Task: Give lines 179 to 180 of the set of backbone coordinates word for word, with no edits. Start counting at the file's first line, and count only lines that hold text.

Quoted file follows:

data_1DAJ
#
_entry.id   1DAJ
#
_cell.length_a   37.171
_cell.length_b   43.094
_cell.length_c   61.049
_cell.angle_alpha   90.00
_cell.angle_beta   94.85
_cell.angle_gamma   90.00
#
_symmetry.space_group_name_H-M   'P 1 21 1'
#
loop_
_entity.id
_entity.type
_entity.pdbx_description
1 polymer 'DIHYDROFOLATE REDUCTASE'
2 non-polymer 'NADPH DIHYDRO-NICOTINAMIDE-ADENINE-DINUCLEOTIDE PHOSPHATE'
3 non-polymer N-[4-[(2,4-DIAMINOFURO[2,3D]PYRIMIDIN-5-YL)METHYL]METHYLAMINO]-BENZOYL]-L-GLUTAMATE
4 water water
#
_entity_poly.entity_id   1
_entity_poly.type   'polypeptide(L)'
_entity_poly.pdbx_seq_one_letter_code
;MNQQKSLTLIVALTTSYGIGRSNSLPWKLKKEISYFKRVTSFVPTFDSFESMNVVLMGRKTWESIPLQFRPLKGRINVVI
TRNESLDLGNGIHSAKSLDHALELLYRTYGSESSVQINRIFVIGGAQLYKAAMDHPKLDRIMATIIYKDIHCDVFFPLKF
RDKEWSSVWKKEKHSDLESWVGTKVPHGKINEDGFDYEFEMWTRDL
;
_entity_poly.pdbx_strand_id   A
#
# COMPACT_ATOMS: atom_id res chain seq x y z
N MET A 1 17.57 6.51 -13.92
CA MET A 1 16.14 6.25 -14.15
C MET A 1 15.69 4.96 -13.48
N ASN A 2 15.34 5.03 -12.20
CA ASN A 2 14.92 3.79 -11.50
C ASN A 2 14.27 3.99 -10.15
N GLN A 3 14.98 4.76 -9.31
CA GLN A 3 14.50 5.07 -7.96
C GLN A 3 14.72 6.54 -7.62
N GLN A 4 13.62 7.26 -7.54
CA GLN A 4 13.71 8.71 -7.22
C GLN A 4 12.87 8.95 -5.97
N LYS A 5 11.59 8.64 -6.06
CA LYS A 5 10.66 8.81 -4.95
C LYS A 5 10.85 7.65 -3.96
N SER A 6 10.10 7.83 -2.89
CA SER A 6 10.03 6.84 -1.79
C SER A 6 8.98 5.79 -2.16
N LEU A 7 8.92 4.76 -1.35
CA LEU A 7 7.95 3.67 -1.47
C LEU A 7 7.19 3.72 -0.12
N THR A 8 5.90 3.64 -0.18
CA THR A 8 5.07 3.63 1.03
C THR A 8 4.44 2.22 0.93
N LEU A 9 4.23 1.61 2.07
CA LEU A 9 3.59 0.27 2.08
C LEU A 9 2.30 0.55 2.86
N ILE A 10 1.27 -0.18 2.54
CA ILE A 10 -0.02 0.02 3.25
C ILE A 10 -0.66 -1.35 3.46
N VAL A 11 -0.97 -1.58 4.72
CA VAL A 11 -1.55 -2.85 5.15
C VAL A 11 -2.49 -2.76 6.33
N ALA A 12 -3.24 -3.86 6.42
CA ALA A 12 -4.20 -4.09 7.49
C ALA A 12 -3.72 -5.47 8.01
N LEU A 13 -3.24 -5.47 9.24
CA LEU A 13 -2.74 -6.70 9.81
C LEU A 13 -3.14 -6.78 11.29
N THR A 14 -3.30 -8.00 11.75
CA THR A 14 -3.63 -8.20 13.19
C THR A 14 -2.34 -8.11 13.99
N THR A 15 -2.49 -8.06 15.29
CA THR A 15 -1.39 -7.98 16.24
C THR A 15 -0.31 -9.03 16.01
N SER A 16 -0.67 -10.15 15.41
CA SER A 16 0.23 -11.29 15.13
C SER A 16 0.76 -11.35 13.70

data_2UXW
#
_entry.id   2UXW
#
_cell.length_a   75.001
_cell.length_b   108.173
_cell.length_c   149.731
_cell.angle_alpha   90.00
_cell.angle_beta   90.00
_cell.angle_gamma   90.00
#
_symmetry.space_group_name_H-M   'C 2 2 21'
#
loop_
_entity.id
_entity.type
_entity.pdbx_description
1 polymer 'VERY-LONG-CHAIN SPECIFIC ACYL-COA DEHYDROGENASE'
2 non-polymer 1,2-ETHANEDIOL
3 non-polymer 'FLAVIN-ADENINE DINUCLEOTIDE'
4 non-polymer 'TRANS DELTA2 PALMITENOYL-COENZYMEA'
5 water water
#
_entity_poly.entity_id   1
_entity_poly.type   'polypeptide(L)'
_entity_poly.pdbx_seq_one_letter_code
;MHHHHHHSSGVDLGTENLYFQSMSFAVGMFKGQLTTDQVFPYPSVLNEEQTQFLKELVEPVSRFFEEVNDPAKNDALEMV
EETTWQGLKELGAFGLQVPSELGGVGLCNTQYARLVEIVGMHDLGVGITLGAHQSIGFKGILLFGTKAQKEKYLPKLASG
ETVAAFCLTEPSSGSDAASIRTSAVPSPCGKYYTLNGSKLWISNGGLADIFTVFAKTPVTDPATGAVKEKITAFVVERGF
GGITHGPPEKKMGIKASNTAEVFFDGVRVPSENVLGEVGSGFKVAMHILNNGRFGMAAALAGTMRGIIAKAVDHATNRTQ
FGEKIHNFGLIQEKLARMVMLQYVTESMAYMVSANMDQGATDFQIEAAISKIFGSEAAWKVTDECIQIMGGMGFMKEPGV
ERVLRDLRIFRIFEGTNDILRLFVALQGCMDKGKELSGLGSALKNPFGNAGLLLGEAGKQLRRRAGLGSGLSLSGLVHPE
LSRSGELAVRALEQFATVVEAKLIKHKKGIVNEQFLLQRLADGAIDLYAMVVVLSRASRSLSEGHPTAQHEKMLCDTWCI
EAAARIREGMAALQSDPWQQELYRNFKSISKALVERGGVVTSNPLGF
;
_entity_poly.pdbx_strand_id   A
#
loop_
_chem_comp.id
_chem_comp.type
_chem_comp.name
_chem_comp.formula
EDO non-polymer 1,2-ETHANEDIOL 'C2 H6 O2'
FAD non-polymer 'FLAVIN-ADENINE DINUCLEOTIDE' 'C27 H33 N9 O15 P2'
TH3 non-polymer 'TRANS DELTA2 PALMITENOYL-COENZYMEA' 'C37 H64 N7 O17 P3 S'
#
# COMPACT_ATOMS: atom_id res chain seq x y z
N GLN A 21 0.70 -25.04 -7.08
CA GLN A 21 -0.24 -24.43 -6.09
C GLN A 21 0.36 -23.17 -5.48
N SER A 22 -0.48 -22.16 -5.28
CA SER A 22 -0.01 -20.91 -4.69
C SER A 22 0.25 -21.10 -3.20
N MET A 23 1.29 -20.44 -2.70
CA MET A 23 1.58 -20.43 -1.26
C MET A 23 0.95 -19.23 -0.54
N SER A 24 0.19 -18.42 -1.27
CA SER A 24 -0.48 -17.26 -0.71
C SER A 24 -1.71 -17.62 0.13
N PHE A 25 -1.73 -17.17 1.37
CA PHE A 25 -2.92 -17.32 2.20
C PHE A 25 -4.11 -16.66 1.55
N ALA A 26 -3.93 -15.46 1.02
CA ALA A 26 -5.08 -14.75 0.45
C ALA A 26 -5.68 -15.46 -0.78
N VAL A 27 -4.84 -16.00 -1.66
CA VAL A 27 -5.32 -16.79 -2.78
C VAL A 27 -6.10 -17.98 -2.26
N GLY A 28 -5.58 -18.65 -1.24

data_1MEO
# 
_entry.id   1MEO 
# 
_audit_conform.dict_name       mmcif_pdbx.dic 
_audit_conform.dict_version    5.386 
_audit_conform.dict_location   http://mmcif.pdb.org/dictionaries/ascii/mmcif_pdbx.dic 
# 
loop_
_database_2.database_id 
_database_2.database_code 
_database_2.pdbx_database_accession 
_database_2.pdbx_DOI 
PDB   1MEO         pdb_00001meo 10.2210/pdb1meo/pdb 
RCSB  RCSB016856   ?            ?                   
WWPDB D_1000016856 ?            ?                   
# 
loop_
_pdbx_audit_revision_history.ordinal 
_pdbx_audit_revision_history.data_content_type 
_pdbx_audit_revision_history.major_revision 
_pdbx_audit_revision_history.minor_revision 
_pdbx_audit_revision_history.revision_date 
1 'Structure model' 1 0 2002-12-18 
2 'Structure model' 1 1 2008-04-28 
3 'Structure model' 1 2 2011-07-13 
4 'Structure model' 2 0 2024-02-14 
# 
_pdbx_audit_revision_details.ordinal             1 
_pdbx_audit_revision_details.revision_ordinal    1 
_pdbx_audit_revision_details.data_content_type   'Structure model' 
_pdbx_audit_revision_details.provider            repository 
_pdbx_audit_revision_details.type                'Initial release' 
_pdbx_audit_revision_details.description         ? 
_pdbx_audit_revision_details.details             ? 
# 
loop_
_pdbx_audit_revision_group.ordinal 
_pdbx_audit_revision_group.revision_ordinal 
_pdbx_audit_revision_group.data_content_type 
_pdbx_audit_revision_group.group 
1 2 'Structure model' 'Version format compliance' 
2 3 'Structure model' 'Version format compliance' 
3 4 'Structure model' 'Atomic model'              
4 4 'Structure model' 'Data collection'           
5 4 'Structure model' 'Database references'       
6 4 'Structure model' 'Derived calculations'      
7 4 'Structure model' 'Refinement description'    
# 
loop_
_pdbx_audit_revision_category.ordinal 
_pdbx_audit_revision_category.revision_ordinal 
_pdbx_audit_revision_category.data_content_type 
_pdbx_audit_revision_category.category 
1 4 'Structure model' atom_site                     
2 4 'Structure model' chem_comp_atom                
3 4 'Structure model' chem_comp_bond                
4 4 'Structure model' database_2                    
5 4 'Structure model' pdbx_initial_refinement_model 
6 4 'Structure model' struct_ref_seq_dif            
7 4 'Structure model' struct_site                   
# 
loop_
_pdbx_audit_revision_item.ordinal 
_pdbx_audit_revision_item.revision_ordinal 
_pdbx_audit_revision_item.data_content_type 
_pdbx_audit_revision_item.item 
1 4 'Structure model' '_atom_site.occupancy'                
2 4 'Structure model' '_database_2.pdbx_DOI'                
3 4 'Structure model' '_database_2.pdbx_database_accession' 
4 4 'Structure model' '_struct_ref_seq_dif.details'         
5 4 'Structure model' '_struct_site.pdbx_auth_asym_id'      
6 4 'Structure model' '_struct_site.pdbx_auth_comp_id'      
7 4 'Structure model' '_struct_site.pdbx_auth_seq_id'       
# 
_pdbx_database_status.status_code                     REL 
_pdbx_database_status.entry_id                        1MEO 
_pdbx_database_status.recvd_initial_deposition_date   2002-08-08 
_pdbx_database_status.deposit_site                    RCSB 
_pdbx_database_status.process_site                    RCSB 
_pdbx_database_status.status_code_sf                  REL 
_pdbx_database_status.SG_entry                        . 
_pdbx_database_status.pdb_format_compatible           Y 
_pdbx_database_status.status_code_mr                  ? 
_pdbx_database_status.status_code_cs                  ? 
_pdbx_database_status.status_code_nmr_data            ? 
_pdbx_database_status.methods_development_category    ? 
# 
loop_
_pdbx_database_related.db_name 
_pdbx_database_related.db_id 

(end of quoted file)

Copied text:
_pdbx_audit_revision_details.revision_ordinal    1 
_pdbx_audit_revision_details.data_content_type   'Structure model' 